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Created: 02.06.2023

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To find the evidence of execution, try the following artefacts:

  1. Dr Watson
  2. Installed and uninstalled
    1. Key 🔑: Microsoft\Windows\CurrentVersion\Uninstall. There can be some data for programs that do not exist on the system anymore. The last write time is when the application was installed.
    2. Key 🔑 Microsoft\Windows\CurrentVersion\Appx\AppxAllUserStore for installed Microsoft applications. Defines between those that were installed for a specific user or system-wide.
    3. Key 🔑: Wiw6432Node (SYSTEM hive root node) - those that run a 32-bit mode. Separate sub-keys for different versions of a program.
    4. Key 🔑: Classes\Installer\Products - installed using Miscrosoft installer (those with msi extension).
  3. Prefetch
  4. AmCache
  5. ShimCache
  6. BAM
  7. MUICache
  8. ComDlg32
  9. Jump List Data
  10. Recent Apps
  11. User Assist


AppStore Downloads


Spotlight shortcuts

/Users/%username%/Library/Application Support/com.apple.spotlight.Shortcuts

Finder MRU



  1. Trash /home/%username%/.local/share/Trash/
  2. Recent Files /home/%username%/.local/share/recently-used.xbel


Obtain and image or physical evidence to work with. For Android, to see installed apps and recent activity:

  • packages.list
  • packages.xml - to see permissions for all applications in one place. For example, if this application has a SMS or messaging permission, you’ll know to look. Or, for example, I need all applications with chat permissions or access to the camera.
  • com.vending.adnroid
  • usagestats
  • usage history
  • battery stats
  • recent images
  • snapshots

tccb on iOS?

Chromebook - extension preferences file.

Run commercial tools to parse the info. If not, then try to find some specific parser, may be for similar app and try.

Create profiles and you any real data for generation.

Fake data - mockaroo and generatedata.com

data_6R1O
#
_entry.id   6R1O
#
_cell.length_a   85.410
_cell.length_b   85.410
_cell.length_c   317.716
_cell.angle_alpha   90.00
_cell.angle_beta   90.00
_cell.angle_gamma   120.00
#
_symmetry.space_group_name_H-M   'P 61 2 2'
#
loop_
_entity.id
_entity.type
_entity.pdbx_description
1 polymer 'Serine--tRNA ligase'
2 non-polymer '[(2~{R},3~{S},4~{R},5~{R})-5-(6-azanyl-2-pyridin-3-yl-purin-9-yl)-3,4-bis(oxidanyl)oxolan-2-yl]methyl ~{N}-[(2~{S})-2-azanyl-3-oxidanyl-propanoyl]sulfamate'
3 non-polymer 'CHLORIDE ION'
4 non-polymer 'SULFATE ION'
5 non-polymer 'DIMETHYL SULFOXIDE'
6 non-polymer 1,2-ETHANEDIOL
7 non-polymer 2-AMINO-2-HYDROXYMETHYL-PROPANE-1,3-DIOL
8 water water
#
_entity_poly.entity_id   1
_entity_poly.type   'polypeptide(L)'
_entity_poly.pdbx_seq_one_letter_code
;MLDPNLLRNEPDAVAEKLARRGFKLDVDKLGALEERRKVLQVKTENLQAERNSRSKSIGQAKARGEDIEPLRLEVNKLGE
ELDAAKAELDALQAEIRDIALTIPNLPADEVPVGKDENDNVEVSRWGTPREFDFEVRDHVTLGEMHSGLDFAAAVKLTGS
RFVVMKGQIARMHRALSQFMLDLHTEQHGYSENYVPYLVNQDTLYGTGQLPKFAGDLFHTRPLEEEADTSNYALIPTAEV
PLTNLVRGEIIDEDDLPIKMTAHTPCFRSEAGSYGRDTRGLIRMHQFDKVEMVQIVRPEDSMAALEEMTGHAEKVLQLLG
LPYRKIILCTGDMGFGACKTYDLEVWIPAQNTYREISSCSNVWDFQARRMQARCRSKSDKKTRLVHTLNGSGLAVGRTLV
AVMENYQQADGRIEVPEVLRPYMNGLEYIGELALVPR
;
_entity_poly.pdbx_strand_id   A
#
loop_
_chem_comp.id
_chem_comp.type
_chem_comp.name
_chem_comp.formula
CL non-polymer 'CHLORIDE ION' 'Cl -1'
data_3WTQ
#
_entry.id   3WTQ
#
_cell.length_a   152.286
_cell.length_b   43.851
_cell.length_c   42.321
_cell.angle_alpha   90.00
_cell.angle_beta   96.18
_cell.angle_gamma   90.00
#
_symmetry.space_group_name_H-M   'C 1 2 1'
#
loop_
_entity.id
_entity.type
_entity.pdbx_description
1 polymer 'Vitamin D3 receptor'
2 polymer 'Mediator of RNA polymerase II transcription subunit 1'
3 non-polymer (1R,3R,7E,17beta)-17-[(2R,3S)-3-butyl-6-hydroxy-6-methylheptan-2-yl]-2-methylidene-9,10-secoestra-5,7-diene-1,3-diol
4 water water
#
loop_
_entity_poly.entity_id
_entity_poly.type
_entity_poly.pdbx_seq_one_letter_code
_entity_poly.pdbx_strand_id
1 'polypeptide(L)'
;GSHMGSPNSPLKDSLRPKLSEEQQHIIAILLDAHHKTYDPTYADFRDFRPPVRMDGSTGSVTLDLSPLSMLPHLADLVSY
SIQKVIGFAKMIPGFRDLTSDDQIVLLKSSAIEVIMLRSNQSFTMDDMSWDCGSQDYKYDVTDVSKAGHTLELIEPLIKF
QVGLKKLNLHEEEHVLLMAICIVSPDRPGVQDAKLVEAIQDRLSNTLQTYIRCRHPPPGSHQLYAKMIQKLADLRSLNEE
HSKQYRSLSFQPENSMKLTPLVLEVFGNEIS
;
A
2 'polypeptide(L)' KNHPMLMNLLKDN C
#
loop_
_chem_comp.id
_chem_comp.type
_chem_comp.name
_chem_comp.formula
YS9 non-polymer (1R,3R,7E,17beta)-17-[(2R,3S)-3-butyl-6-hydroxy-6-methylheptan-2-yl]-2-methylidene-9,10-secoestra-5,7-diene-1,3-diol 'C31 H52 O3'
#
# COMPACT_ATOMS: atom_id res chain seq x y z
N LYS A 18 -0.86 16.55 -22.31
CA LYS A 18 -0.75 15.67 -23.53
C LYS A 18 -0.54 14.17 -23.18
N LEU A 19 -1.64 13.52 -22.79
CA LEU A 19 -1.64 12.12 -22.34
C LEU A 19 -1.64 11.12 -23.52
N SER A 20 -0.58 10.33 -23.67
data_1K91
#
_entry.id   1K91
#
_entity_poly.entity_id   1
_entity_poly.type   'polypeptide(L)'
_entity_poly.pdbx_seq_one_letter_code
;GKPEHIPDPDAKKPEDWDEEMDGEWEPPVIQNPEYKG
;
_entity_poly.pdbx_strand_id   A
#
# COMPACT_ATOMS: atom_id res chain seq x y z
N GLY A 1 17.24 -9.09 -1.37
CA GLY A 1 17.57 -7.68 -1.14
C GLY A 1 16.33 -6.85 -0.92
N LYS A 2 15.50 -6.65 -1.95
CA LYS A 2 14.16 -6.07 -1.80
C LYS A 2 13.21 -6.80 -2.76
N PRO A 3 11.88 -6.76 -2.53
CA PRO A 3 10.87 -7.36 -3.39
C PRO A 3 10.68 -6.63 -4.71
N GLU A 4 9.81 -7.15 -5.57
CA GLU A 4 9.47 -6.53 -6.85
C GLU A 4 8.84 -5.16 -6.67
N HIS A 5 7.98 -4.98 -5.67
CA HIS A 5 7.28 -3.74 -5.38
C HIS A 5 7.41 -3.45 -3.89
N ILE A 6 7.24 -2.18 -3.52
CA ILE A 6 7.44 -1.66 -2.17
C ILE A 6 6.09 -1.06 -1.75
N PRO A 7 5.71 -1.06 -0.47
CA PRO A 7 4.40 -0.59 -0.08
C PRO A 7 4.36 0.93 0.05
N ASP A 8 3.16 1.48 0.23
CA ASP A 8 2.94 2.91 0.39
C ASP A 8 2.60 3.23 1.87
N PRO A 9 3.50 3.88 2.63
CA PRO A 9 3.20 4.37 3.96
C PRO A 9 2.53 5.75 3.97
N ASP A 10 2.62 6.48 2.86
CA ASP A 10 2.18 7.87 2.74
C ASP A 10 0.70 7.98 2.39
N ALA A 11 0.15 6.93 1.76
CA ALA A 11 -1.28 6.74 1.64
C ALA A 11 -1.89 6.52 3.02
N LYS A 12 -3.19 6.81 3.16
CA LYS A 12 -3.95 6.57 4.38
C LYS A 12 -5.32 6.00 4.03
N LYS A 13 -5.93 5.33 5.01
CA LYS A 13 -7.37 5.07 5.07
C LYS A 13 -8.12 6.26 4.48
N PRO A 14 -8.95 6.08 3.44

1. take the snapshot of the system state before populating with data
  2. Write a script-plan
  3. take notes
  4. perform actions 1 min apart
  5. scrrencap actions
  6. document them (log with script)
  7. compare with the the baseline “snapshot” from step 1.




Do not make assumptions before testing! For example, a QuizUp game folder contained some usernames and pictures and the assumption would be that this person was in touch with the suspect. However, testing revealed that when you choose to randomly find you a rival from around the globe 🌎, QuizUp automatically adds them to the player’s contacts.

Jessica advises using appropriate view-managers for specific files, but I would also recommend to check these files in hex as well. There was once a case when I performed vulnerability assessment of a mobile application and I got a SQLite DB, opened it in SQLite Browser DB and couldn’t find the data I was looking for. However grep command showed that this data was in the DB. I opened it in hex and noticed that it might have been damaged because there was an amount of data almoust the same size as the visible one, that was not shown in the viewer. Perhaps that were some deleted rows or the DB was damaged indeed.

Applications of different versions or platforms may have different data structure. For example, iOS QuizUp had a geolocation field, while Android didn’t at that point in time. [1]



• /private/var/mobile/Library/CoreDuet/Knowledge/ knowledgeC.db


  • /private/car/mobile/Library/Application

  • Support/com.apple.remotemanagementd/

  • RMAdminStore-Local.sqlite


    • /private/var/mobile/Library/Containers/Data/ Application/[APPGUID]/Library/Splashboard/ Snapshots/


Expand… Something here